When I wasn’t strapped to the back of a bike getting burnt to a crisp, I spent my time playing soccer with little boys and teaching clapping games to little girls. I can assure you there are worse ways to spend your days.
February 5, 2011 § Leave a comment
By day three we were ready to forge on. We had a scrumdiddilyumptious breakfast at a little restaurant we found the previous night. The food was the best we’d had in a long time, and the service impeccable. To top it off, they served bissap, a popular African drink made from hibiscus flowers, frozen. It’s oh so awesome, and oh so good.
With our bellies full, we purchased our tickets for D’Jenne and waited at the bus station. Hours passed, but the bus was nowhere to be found. We had starring contests, took turns with my Kindle, paced back and forth, and watched the clock go tick-tock, ever so slowly.
It was mid-afternoon by the time our number rolled on the lot. Unfortunately, the bus had come from Bamako and was already full. The seats, aisle, cargo area, and roof, all filled to the brim. When I inquired about our seats, a man boarded the bus, moved some things around and found two tiny crevasses to squeeze us into.
I couldn’t do it; no way, no how. I looked at the back of the bus and felt my anxiety level rise, as I tried to catch my breath. The bus rides are bad enough on their own, but the thought of enduring it without adequate seating, separated – me surrounded by several large men, drowning in a pool of their sweat, after spending hours waiting in the blistering sun, was just too much to handle. Rich agreed.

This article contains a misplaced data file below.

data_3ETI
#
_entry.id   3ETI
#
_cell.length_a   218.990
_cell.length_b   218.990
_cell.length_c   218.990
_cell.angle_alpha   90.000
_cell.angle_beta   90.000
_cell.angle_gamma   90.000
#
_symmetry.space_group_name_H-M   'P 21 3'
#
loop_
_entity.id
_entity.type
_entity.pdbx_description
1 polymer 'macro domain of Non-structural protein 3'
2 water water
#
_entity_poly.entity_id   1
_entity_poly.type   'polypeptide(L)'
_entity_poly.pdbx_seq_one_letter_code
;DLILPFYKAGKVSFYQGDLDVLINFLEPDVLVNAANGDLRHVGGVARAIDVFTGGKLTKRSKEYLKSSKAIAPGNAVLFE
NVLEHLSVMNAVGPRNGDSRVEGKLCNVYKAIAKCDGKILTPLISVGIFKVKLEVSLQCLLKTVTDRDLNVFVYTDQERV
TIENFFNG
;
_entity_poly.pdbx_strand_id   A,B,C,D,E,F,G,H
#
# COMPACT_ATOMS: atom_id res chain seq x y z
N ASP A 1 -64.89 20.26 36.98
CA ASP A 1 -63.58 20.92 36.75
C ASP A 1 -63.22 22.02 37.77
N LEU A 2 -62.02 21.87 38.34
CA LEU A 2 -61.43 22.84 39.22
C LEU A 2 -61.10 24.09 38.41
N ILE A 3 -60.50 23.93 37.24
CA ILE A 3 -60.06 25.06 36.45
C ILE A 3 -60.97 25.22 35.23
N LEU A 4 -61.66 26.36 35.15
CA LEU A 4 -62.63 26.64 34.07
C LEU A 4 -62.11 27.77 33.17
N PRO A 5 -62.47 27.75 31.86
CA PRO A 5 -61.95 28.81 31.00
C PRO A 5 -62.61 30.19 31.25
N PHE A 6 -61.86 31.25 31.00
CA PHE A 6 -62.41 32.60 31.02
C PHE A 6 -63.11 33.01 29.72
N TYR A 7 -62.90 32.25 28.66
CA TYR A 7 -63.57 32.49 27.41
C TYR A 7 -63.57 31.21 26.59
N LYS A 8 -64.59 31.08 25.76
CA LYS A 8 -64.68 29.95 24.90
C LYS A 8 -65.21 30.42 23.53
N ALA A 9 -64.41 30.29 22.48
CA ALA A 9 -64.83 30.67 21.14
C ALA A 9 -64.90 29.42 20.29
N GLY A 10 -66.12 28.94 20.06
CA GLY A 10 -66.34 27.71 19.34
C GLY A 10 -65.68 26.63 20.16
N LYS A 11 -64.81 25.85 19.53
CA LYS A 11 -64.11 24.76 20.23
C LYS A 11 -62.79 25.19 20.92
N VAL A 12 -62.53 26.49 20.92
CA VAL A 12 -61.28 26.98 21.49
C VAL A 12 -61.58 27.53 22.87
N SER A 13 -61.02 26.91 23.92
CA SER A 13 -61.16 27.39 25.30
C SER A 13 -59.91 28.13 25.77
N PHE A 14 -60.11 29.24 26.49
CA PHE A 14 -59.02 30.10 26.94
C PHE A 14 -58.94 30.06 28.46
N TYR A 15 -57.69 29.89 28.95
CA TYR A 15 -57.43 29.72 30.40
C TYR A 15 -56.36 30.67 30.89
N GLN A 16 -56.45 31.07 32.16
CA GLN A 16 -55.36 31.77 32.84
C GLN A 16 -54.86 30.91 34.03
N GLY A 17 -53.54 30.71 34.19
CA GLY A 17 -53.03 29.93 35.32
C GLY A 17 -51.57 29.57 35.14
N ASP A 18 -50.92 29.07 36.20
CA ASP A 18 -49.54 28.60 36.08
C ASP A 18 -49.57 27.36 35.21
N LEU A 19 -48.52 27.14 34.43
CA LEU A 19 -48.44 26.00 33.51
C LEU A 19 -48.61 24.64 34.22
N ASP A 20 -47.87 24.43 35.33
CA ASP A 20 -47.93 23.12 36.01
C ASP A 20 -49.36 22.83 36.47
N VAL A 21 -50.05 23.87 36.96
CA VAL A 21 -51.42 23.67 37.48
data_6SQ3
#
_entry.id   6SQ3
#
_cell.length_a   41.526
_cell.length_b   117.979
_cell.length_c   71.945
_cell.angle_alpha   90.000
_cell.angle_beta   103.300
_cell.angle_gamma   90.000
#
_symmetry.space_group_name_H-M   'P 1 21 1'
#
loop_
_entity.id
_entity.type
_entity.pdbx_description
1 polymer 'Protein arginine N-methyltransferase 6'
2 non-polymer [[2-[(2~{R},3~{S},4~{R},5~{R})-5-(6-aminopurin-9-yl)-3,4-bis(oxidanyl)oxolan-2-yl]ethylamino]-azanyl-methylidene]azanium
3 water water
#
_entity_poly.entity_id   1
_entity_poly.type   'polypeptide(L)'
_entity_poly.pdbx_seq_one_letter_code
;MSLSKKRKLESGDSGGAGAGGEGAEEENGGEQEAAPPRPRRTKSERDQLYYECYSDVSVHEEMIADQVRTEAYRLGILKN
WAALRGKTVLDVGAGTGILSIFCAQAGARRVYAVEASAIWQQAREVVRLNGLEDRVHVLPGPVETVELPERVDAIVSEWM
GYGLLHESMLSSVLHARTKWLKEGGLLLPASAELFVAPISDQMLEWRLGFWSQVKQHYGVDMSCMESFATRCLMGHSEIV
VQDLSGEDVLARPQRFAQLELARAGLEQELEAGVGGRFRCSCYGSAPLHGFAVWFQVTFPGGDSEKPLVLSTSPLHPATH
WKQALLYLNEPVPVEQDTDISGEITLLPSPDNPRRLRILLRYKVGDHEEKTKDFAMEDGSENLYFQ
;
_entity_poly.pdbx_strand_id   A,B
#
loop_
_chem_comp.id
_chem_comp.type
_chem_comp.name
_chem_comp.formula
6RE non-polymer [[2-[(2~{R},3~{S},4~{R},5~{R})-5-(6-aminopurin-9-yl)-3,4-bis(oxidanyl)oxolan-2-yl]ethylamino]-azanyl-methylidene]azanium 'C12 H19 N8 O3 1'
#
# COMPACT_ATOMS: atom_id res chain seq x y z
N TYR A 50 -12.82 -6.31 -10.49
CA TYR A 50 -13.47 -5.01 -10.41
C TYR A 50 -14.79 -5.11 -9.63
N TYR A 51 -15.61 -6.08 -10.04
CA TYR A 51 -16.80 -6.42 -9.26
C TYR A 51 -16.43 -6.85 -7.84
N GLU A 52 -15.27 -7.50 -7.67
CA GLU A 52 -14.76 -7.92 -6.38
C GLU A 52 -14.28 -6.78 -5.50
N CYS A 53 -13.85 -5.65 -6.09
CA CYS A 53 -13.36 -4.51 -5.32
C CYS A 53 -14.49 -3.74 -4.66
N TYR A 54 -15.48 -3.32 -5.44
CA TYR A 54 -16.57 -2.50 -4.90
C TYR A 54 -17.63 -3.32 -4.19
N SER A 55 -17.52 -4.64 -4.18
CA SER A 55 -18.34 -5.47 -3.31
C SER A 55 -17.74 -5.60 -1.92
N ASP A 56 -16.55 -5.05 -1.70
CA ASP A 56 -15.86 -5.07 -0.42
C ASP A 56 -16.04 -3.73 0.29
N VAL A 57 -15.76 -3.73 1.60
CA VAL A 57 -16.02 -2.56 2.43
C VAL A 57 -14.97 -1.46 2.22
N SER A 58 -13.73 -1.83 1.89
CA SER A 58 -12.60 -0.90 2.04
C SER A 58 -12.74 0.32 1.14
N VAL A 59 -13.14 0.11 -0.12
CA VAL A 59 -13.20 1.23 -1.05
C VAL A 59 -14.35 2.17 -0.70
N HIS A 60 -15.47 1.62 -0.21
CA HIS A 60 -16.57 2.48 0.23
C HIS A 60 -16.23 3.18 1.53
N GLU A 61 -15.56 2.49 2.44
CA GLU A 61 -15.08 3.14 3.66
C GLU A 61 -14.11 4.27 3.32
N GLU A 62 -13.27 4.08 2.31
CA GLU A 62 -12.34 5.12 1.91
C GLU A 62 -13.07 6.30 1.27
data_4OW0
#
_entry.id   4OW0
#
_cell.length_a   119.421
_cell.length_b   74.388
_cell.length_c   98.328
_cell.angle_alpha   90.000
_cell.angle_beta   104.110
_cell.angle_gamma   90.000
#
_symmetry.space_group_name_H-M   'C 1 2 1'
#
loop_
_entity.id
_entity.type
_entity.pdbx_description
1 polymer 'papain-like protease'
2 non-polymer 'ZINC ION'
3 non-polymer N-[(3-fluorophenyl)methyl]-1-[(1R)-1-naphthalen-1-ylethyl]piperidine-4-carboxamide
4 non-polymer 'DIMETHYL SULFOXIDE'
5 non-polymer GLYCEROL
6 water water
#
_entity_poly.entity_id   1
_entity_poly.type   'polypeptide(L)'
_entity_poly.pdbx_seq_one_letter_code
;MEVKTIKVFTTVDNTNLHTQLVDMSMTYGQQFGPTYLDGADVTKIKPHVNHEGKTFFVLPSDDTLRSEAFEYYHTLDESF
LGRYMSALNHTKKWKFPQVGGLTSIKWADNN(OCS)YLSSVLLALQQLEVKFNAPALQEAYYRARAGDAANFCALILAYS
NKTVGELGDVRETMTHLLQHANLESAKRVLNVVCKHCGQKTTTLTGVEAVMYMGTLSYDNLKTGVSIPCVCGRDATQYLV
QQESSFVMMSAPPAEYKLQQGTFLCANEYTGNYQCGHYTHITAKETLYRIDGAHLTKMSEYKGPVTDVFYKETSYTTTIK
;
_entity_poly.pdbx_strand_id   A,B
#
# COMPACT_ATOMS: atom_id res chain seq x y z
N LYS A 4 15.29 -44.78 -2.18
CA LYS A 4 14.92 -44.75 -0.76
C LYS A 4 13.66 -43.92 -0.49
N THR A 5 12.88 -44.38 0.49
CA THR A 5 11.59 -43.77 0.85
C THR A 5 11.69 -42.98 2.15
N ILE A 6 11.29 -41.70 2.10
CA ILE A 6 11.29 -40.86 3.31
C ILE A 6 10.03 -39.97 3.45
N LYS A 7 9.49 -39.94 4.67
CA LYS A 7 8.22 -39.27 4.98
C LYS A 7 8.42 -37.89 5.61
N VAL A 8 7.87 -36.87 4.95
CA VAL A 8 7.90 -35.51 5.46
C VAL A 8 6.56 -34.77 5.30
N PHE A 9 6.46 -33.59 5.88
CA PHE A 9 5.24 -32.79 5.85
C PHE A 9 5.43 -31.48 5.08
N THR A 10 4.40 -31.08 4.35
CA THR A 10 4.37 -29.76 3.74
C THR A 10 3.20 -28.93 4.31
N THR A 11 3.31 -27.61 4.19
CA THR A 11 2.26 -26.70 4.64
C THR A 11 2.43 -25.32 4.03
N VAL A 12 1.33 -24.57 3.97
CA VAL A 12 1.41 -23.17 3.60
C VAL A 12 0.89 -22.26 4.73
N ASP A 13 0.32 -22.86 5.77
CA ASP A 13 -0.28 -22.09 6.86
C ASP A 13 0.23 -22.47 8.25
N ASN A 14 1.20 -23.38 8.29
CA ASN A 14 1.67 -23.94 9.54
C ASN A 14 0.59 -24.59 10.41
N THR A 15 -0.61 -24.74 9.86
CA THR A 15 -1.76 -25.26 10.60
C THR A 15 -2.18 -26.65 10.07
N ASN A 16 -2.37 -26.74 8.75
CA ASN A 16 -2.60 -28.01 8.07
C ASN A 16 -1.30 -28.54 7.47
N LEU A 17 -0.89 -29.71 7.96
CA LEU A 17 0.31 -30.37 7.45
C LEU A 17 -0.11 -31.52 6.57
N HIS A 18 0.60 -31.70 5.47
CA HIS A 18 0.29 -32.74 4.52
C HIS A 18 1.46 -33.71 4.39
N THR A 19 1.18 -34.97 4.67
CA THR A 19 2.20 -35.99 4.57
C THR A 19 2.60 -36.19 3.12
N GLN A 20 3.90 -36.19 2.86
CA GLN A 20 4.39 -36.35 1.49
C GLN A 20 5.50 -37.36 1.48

If you know me well, then you know that I have a high tolerance for just about everything, but this is a recently discovered weakness of mine. I would far rather empty out my bank account by hiring a taxi than get back on that bus.
I left Rich with our belongings while I scoured the streets, looking for a place to stay and a reasonable rate to D’Jenne. Most people I talked to wanted somewhere between 70,000-85,000 CFA for the journey, which is ludicrous. After several failed negotiations, I ran into Abraham, the nice young man who offered me a fair rate on his motorbike. I explained my dilemma and he took me to meet his brother, Van, who has a car and driver. He agreed to give me a significantly lower rate, but it was still more than I wanted to pay.
After humming and hawing, we made the deal and decided on 8am the next morning. I would later learn that while the rate I received was probably the lowest I’d find, it was still far too much. It’s just the way of the world, or at least Mali.
Later that night, Abraham and Van stopped by the hotel to pitch their services for Dogon. I listened to their presentation, but still wasn’t ready to pull the trigger. Little did we know, this was just the beginning; guides would soon be hounding us left and right, and with so many options, it’s hard to choose.